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Learning to ‘Level-Up’? Supporting Working-Class Boys’ Progression to Higher Education
Hosted in partnership with University of Portsmouth and University of Winchester an exciting free conference for HE practitioners.
We explored how we can better support working-class boys’ educational attainment and progression to Higher Education.
Widening Participation Research and Practice Conference
Date: Thursday 8 September 2022
Time: 9.30 – 16.00
For the last decade, discourse on the rate of progression to Higher Education for working-class boys has been a persistent focus of politicians, educators, and those with an interest in equitable access to educational opportunity. However, despite focus on the issue in media and political conversation, gaps in GCSE attainment remain significant, and rates of progression to Higher Education remain low.
In 2019, a review by the Office for Students of Access and Participation Plans suggested that of the 838 targets set relating to university access, success and progression by providers, only 11 gave specific mention to working-class males.
As such, Arts University Bournemouth, the University of Portsmouth and the University of Winchester hosted a joint conference for Higher Education practitioners to explore what can be done and how to better support working-class boys’ educational attainment and progression to Higher Education.
Hosted at Arts University Bournemouth, this one-day conference brought together practitioners and researchers from 55 institutions and organisations conducting activity to support working class boys’ educational progression. It provided a space to disseminate research and learn from evidence-based practice.
We were thrilled to be joined by a selection of esteemed speakers throughout the day.
Director of Education and Social Research Institute, Manchester Metropolitan University
Author of Working-class Boys and Educational Success: Teenage Identities, Masculinity and Urban Schooling, Nicola is professor of sociology of education with an interest in analysing social class based educational inequalities across the whole education sector, and their connection to labour market outcomes. Her research is politically motivated by a personal history of growing up on a council estate with multiple markers of deprivation in Belfast, and a conflictual experience of social mobility through education.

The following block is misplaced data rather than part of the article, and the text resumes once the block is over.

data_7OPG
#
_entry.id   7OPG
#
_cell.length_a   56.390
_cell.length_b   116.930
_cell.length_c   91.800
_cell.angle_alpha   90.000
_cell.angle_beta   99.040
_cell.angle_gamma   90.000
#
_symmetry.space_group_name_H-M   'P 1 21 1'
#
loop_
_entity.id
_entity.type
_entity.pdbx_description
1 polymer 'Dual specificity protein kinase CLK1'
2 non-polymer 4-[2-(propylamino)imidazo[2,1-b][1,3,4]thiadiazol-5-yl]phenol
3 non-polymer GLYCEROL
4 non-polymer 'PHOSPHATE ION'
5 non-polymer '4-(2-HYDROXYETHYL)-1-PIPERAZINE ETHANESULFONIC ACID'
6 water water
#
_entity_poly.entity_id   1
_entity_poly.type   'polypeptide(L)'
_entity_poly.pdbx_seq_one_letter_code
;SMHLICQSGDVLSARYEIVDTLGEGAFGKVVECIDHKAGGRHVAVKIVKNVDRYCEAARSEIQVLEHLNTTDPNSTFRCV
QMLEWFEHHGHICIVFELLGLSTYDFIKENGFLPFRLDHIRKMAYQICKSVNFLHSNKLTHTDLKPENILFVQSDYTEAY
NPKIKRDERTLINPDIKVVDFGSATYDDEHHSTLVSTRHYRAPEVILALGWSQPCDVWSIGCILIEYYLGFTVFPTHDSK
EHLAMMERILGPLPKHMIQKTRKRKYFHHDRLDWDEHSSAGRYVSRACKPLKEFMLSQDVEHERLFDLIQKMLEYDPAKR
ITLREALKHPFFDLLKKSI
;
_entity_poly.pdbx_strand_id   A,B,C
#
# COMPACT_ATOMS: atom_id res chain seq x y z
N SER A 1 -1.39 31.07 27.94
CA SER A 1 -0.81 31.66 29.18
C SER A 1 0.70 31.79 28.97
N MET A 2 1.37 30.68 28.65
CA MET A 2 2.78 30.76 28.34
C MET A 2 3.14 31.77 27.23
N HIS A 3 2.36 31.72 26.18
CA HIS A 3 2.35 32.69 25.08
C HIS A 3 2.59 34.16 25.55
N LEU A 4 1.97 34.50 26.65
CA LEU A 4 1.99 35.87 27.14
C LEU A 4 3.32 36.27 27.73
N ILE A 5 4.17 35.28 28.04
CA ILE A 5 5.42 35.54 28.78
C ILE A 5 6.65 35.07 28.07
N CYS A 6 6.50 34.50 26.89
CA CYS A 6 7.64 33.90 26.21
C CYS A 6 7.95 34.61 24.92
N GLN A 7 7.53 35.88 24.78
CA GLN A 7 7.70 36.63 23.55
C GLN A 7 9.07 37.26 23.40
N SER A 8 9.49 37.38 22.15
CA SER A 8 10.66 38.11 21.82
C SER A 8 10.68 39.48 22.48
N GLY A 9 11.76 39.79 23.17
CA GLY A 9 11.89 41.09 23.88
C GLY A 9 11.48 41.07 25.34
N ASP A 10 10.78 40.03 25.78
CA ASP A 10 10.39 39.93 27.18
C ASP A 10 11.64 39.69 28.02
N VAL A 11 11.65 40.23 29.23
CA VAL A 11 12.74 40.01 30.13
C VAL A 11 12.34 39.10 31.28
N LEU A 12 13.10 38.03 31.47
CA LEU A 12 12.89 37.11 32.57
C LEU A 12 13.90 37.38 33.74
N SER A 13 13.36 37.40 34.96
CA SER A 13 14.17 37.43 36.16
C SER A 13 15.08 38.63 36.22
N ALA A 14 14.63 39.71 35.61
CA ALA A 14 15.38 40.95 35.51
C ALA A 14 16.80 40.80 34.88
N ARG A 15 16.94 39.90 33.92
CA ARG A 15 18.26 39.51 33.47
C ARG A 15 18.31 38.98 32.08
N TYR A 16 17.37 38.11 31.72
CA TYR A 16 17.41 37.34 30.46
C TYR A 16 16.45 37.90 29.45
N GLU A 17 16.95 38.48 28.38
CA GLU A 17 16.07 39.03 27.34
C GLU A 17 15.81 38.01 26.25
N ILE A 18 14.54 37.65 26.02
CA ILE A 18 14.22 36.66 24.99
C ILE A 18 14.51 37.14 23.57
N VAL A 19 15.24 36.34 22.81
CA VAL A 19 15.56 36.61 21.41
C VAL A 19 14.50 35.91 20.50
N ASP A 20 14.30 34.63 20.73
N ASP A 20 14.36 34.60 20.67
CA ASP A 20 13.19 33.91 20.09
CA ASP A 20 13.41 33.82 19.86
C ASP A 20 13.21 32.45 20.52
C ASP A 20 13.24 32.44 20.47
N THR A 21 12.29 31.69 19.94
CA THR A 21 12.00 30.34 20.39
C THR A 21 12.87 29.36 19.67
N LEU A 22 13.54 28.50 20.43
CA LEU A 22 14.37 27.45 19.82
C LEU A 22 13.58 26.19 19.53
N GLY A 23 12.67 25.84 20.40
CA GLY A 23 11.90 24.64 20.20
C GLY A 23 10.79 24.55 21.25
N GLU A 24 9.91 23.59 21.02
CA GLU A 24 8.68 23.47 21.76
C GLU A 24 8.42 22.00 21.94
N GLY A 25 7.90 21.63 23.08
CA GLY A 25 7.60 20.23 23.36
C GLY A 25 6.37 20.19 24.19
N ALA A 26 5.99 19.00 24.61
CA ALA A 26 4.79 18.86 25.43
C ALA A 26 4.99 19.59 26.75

Building on the seminal ‘Taking Boys Seriously’ study by Ken Harland and Sam McCready (2012), Taking Boys Seriously 2 (TBS2) drives an innovative approach to closing the attainment gap with working-class boys in Northern Ireland. Their 10 principles of engagement situate young men as relational learners in a context where success comes down to ‘the tenacity of the relationship between the learner and the educator. Where the relationship is marked by trust, empathy and respect, any challenge or setback can be worked out’.
Future Men are a multi-award-winning specialist charity that supports boys and men along the path to becoming dynamic future men. Through practice-led services, Future Men encourage boys and men to explore, celebrate and build on the seven key characteristics which contribute to positive masculinity.